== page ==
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  • Recently my daughter ran into a problem at the car dealership where she bought her car.

    When closing the deal the business manager arranged financing through the bank and explained the conditions to us.  The most important issue to my daughter was the amount that she needed to pay.  When she ran into problems with the bank after a month, she approached the dealership that had provided us with the details surrounding the car loan and asked why the conditions (according to the bank) were different from those that had been explained by the business manager.

    After discussion with the business manager, it was clear that an honest mistake had been made.  However, the business manager told my daughter that she needed to solve the problem by getting another loan, on her own, and pay off the original loan.  In other words: despite the error that the business manager had made, she was not prepared to take on the responsibility, and accountability for the error, and resolve the issue on my daughter’s behalf.

    This attitude did not sit well with me and I approached the general manager of the dealership, explained that this was the third car our family had bought from them in the last three years and that I was sure he felt that the dealership needed to take a more proactive role in resolving this issue.  Not surprisingly, he agreed, and they are now buying out the loan themselves and putting my daughter into a loan at a bank that can accommodate her needs.

    Has this left a bad taste in our mouths?  Absolutely.  However, the general manager may just have saved the day, as long as the new deal goes through without a hitch.

    By not taking responsibility for the error she made, the business manager put at risk, on the dealership’s behalf, a 10-year relationship (leasing and then buy-outs) with a family that has been totally loyal to them.  A family that has referred numerous other people to them.  And all because she just couldn’t be bothered to solve a problem that was of her own making.  It was much easier to push the problem onto a young and inexperienced person (as far as car loans goes) than to realize this was a much bigger issue than just concluding a deal and patting herself on the back.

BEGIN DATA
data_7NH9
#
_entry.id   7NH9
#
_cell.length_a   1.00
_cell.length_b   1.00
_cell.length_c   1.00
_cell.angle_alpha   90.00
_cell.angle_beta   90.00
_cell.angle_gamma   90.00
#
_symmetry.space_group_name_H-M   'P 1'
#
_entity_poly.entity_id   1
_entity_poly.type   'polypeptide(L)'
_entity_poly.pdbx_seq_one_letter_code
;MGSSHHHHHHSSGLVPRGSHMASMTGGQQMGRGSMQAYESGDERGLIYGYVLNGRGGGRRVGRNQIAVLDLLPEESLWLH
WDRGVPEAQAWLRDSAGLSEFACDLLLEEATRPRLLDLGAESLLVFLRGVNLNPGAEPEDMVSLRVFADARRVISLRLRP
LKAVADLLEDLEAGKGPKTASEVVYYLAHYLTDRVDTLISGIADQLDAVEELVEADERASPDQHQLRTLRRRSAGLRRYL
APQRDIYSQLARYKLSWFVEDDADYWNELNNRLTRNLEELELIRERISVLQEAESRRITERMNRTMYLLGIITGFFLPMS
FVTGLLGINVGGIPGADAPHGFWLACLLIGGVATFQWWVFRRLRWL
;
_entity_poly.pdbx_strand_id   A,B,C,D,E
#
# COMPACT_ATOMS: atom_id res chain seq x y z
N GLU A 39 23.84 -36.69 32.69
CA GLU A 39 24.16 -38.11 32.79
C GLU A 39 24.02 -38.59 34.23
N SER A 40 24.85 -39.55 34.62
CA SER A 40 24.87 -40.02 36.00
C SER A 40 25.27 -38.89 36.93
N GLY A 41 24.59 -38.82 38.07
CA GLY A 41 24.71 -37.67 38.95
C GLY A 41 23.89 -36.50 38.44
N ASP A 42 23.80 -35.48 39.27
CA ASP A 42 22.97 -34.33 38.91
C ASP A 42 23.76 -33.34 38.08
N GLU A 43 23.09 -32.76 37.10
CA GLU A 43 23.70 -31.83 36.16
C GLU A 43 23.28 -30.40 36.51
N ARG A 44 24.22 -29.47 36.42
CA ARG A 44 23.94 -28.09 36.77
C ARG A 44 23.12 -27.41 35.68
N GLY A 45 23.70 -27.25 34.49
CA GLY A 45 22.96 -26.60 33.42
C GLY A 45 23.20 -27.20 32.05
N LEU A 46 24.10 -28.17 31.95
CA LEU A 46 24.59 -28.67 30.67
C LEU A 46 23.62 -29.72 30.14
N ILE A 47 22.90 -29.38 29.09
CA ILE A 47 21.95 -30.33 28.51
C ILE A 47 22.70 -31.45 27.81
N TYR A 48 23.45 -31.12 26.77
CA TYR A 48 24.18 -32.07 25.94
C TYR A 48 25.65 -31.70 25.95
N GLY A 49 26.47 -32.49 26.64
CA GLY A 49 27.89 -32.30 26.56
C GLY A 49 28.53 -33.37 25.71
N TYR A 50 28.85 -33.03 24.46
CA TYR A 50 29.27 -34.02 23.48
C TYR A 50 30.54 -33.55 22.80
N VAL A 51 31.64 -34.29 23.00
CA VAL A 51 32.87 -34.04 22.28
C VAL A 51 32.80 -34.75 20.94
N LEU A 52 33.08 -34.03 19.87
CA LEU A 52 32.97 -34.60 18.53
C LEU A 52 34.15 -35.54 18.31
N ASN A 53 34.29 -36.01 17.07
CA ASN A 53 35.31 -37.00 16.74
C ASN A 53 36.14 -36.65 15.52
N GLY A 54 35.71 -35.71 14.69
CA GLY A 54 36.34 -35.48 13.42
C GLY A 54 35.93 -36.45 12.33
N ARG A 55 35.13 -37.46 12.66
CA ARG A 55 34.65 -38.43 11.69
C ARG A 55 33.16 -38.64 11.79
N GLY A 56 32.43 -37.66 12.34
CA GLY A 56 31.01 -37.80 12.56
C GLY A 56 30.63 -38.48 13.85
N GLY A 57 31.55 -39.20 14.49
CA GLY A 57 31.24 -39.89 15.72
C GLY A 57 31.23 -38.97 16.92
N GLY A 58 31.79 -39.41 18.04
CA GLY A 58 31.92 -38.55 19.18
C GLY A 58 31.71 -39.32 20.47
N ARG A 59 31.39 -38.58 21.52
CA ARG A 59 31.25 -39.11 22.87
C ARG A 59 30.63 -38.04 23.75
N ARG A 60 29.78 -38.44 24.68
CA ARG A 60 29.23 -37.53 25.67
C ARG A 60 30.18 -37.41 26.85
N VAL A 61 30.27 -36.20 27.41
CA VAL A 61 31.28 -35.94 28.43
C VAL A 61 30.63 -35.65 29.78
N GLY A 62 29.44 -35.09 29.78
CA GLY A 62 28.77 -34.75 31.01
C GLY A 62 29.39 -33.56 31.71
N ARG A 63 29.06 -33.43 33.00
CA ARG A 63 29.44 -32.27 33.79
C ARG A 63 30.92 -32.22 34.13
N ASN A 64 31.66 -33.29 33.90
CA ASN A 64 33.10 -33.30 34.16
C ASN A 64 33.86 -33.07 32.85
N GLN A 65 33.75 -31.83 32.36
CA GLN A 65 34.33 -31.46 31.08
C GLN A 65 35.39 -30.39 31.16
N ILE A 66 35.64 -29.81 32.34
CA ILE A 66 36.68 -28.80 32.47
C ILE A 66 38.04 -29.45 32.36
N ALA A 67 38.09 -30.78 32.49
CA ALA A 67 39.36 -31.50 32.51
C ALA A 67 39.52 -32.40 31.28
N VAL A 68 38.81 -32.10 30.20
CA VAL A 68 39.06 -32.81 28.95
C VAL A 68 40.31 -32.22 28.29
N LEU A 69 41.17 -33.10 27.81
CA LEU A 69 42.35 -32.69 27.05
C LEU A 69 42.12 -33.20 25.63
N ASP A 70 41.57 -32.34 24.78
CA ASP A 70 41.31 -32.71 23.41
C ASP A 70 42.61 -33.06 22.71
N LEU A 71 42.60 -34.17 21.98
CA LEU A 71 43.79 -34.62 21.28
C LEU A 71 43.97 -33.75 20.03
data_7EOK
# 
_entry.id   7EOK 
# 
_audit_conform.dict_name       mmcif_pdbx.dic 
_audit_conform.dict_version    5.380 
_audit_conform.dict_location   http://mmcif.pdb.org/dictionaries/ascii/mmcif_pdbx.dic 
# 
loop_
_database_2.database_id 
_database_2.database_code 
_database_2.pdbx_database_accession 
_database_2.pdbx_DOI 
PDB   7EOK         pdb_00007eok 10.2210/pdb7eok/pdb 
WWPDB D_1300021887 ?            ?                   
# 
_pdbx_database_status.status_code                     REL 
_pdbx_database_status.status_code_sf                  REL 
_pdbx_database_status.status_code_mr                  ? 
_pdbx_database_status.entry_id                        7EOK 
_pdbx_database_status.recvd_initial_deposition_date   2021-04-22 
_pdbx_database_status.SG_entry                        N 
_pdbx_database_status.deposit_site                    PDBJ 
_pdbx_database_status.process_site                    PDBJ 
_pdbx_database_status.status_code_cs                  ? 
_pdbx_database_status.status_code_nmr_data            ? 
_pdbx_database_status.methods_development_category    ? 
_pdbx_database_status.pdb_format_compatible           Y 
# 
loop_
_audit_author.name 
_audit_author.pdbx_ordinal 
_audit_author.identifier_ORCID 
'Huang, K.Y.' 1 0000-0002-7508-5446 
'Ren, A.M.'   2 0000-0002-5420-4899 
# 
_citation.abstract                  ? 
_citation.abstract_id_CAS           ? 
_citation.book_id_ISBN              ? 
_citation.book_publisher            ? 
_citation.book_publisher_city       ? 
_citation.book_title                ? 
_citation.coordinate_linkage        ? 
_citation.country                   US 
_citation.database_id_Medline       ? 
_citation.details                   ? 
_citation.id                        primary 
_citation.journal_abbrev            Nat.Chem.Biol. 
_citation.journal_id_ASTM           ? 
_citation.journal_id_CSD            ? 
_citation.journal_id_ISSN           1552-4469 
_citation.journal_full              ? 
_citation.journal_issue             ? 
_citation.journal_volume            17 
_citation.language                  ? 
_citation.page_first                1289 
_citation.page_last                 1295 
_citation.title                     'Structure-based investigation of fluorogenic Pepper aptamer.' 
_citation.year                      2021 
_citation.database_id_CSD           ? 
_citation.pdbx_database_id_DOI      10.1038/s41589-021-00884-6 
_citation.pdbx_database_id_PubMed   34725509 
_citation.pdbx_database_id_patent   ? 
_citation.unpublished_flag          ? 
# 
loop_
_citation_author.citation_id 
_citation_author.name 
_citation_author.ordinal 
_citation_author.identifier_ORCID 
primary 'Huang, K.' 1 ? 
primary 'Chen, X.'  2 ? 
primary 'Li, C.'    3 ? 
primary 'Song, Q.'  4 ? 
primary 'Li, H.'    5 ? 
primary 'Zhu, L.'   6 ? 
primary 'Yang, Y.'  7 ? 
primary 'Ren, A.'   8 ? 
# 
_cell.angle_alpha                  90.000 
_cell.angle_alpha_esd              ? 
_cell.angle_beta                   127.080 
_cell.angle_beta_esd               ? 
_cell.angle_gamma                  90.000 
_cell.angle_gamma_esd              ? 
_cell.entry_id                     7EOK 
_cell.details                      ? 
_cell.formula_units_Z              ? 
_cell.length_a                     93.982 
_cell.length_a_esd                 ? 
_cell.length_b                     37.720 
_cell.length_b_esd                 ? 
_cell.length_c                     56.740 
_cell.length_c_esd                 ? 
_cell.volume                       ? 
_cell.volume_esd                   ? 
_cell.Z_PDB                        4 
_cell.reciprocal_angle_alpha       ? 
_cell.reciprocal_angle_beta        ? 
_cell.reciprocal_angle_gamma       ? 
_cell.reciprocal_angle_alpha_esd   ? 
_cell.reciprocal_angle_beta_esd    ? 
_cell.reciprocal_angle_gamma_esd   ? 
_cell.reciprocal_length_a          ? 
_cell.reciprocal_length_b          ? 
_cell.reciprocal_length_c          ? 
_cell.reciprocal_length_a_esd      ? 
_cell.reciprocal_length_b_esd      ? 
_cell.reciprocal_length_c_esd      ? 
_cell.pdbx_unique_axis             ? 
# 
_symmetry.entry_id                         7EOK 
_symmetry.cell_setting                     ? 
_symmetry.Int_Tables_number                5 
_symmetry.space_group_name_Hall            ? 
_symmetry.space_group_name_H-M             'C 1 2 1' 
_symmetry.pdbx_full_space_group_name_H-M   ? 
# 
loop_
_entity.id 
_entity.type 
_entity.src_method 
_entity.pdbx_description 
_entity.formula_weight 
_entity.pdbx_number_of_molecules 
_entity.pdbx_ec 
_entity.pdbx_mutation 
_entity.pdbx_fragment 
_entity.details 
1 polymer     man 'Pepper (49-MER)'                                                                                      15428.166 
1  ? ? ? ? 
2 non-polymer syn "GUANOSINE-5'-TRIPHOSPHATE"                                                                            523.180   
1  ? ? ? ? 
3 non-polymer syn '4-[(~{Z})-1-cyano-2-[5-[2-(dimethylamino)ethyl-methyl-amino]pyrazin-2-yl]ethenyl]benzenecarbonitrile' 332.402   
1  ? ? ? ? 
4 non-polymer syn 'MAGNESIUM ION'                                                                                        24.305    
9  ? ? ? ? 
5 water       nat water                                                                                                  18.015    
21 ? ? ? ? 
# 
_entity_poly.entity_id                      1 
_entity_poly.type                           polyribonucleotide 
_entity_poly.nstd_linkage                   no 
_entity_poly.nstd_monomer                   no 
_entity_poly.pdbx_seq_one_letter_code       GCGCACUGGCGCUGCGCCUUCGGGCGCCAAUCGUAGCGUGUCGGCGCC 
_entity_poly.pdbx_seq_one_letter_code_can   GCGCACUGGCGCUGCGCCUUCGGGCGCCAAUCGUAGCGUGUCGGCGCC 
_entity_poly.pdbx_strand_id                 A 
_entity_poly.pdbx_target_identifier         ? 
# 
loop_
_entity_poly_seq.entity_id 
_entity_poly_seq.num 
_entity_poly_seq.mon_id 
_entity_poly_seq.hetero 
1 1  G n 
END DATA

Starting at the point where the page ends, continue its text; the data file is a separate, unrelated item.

Most often customers expect good service.  That is not what keeps them loyal.  It’s that one experience of bad service that tears a relationship apart, and drives customers away (also read Why do customers leave you).  A few year’s ago I read a wonderful book titled: “Delight Me…The Ten Commandments of Customer Service”.  The most most dramatic and incredible fact that was presented in that book was:
    • 60% of “satisfied” customers regularly switch companies or brands.
    These days it’s less about keeping customers satisfied – everyone tries to do that.  These day’s it’s all about Customer Delight – going above and beyond.

    So, how are YOU making sure that your customer stays happy and loyal, and that your staff are not creating problems for your business relationships?  Make sure that there is a process for customer feedback in place and ensure that your employees are well trained.  It only takes one small problem with a bad attitude and your customer could be gone forever.  And remember, if your business is built on repeat sales, then that bad attitude could cost you the lifetime value (multiple purchases over many years) of that customer – not just the deal that has a problem attached to it.

    Neville Pokroy from the marketing company Mastermind Solutions consults in the areas of strategic marketing planning, as well as in the development and execution of marketing strategies and plans. He assists companies who require marketing expertise to plan and fully execute marketing programs.   He helps them make good choices, particularly with regard to the emerging technologies.  If you want to have more choice in marketing your business, set yourself apart, and increase the odds of generating additional revenue for your business, visit our website or call (905)886-2235.  Please follow me on Twitter: @smaaketer


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    Excellent comment. At one point in my life I made dozens of out-of-town business trips, which gave me many opportunities to observe service providers making mistakes. I realized that two things were important; first the manner in which the poorly served complains. I observed and experience that one slid farther on s**t than on sandpaper. Second, I recognized that all humans err. I chose to judge the service provider not by the magnitude of the mistake, but by the quality of the recovery. Those who recovered well made me into a very loyal customer.


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